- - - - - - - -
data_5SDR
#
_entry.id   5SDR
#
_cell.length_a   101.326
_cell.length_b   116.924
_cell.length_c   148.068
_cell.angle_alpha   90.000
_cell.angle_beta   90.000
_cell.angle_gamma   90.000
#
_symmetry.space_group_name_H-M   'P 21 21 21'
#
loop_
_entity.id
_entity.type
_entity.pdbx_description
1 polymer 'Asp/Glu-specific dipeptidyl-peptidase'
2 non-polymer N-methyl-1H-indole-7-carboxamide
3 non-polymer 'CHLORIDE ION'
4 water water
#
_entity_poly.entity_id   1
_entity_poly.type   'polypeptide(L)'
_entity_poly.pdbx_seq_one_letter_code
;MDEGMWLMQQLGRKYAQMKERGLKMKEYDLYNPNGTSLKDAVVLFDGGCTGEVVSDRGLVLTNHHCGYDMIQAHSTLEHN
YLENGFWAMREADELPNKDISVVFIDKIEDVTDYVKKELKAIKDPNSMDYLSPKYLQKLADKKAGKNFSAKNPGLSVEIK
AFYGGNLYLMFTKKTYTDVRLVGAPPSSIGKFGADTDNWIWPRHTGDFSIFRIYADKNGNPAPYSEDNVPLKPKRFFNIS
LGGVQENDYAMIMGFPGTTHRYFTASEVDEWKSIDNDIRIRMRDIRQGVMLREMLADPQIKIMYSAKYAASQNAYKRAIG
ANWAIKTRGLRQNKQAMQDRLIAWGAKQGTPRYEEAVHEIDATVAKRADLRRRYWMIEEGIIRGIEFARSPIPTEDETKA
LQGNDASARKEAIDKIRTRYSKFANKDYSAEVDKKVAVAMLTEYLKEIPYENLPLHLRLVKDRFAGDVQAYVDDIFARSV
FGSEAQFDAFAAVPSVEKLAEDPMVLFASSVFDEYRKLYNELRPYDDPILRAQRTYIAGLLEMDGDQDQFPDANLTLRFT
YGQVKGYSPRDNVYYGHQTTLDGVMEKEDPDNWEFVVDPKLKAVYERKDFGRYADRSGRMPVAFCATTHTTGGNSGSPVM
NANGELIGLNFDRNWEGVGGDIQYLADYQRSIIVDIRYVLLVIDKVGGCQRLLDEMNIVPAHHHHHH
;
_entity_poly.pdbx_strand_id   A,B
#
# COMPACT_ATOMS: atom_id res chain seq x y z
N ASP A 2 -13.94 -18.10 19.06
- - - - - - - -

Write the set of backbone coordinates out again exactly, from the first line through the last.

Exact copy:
data_5SDR
#
_entry.id   5SDR
#
_cell.length_a   101.326
_cell.length_b   116.924
_cell.length_c   148.068
_cell.angle_alpha   90.000
_cell.angle_beta   90.000
_cell.angle_gamma   90.000
#
_symmetry.space_group_name_H-M   'P 21 21 21'
#
loop_
_entity.id
_entity.type
_entity.pdbx_description
1 polymer 'Asp/Glu-specific dipeptidyl-peptidase'
2 non-polymer N-methyl-1H-indole-7-carboxamide
3 non-polymer 'CHLORIDE ION'
4 water water
#
_entity_poly.entity_id   1
_entity_poly.type   'polypeptide(L)'
_entity_poly.pdbx_seq_one_letter_code
;MDEGMWLMQQLGRKYAQMKERGLKMKEYDLYNPNGTSLKDAVVLFDGGCTGEVVSDRGLVLTNHHCGYDMIQAHSTLEHN
YLENGFWAMREADELPNKDISVVFIDKIEDVTDYVKKELKAIKDPNSMDYLSPKYLQKLADKKAGKNFSAKNPGLSVEIK
AFYGGNLYLMFTKKTYTDVRLVGAPPSSIGKFGADTDNWIWPRHTGDFSIFRIYADKNGNPAPYSEDNVPLKPKRFFNIS
LGGVQENDYAMIMGFPGTTHRYFTASEVDEWKSIDNDIRIRMRDIRQGVMLREMLADPQIKIMYSAKYAASQNAYKRAIG
ANWAIKTRGLRQNKQAMQDRLIAWGAKQGTPRYEEAVHEIDATVAKRADLRRRYWMIEEGIIRGIEFARSPIPTEDETKA
LQGNDASARKEAIDKIRTRYSKFANKDYSAEVDKKVAVAMLTEYLKEIPYENLPLHLRLVKDRFAGDVQAYVDDIFARSV
FGSEAQFDAFAAVPSVEKLAEDPMVLFASSVFDEYRKLYNELRPYDDPILRAQRTYIAGLLEMDGDQDQFPDANLTLRFT
YGQVKGYSPRDNVYYGHQTTLDGVMEKEDPDNWEFVVDPKLKAVYERKDFGRYADRSGRMPVAFCATTHTTGGNSGSPVM
NANGELIGLNFDRNWEGVGGDIQYLADYQRSIIVDIRYVLLVIDKVGGCQRLLDEMNIVPAHHHHHH
;
_entity_poly.pdbx_strand_id   A,B
#
# COMPACT_ATOMS: atom_id res chain seq x y z
N ASP A 2 -13.94 -18.10 19.06